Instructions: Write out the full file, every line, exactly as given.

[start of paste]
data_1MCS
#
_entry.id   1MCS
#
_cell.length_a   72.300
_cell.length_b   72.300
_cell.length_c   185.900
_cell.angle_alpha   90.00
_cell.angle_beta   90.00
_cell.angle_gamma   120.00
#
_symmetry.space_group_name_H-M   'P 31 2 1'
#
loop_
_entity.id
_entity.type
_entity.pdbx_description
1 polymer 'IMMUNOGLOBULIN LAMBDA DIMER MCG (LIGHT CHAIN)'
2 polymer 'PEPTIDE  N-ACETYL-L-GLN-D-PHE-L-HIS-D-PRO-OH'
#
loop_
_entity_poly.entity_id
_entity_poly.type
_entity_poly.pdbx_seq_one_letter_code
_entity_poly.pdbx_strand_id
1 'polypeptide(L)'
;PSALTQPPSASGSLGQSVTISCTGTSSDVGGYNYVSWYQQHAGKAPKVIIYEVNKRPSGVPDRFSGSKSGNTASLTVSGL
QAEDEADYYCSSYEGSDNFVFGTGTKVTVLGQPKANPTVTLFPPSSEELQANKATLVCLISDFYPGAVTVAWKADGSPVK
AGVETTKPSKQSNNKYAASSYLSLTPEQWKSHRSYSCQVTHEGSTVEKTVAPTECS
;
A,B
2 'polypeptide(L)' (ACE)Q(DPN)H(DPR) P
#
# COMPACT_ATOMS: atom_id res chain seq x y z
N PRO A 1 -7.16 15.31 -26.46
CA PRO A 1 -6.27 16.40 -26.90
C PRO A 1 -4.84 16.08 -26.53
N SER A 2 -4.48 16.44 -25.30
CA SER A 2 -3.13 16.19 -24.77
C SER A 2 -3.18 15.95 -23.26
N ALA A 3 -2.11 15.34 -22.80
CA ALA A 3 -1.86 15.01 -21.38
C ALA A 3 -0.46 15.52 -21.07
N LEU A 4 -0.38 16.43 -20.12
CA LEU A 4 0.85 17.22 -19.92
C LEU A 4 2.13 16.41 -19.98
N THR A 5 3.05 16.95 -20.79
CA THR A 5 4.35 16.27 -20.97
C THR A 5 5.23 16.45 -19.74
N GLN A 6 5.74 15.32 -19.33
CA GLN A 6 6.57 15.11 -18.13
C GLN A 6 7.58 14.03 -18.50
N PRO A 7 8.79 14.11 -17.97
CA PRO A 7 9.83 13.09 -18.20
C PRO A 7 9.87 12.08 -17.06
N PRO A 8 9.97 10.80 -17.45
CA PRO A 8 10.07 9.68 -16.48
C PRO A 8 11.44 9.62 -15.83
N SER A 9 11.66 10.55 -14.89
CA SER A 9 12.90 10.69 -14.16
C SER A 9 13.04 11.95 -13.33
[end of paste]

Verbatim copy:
data_1MCS
#
_entry.id   1MCS
#
_cell.length_a   72.300
_cell.length_b   72.300
_cell.length_c   185.900
_cell.angle_alpha   90.00
_cell.angle_beta   90.00
_cell.angle_gamma   120.00
#
_symmetry.space_group_name_H-M   'P 31 2 1'
#
loop_
_entity.id
_entity.type
_entity.pdbx_description
1 polymer 'IMMUNOGLOBULIN LAMBDA DIMER MCG (LIGHT CHAIN)'
2 polymer 'PEPTIDE  N-ACETYL-L-GLN-D-PHE-L-HIS-D-PRO-OH'
#
loop_
_entity_poly.entity_id
_entity_poly.type
_entity_poly.pdbx_seq_one_letter_code
_entity_poly.pdbx_strand_id
1 'polypeptide(L)'
;PSALTQPPSASGSLGQSVTISCTGTSSDVGGYNYVSWYQQHAGKAPKVIIYEVNKRPSGVPDRFSGSKSGNTASLTVSGL
QAEDEADYYCSSYEGSDNFVFGTGTKVTVLGQPKANPTVTLFPPSSEELQANKATLVCLISDFYPGAVTVAWKADGSPVK
AGVETTKPSKQSNNKYAASSYLSLTPEQWKSHRSYSCQVTHEGSTVEKTVAPTECS
;
A,B
2 'polypeptide(L)' (ACE)Q(DPN)H(DPR) P
#
# COMPACT_ATOMS: atom_id res chain seq x y z
N PRO A 1 -7.16 15.31 -26.46
CA PRO A 1 -6.27 16.40 -26.90
C PRO A 1 -4.84 16.08 -26.53
N SER A 2 -4.48 16.44 -25.30
CA SER A 2 -3.13 16.19 -24.77
C SER A 2 -3.18 15.95 -23.26
N ALA A 3 -2.11 15.34 -22.80
CA ALA A 3 -1.86 15.01 -21.38
C ALA A 3 -0.46 15.52 -21.07
N LEU A 4 -0.38 16.43 -20.12
CA LEU A 4 0.85 17.22 -19.92
C LEU A 4 2.13 16.41 -19.98
N THR A 5 3.05 16.95 -20.79
CA THR A 5 4.35 16.27 -20.97
C THR A 5 5.23 16.45 -19.74
N GLN A 6 5.74 15.32 -19.33
CA GLN A 6 6.57 15.11 -18.13
C GLN A 6 7.58 14.03 -18.50
N PRO A 7 8.79 14.11 -17.97
CA PRO A 7 9.83 13.09 -18.20
C PRO A 7 9.87 12.08 -17.06
N PRO A 8 9.97 10.80 -17.45
CA PRO A 8 10.07 9.68 -16.48
C PRO A 8 11.44 9.62 -15.83
N SER A 9 11.66 10.55 -14.89
CA SER A 9 12.90 10.69 -14.16
C SER A 9 13.04 11.95 -13.33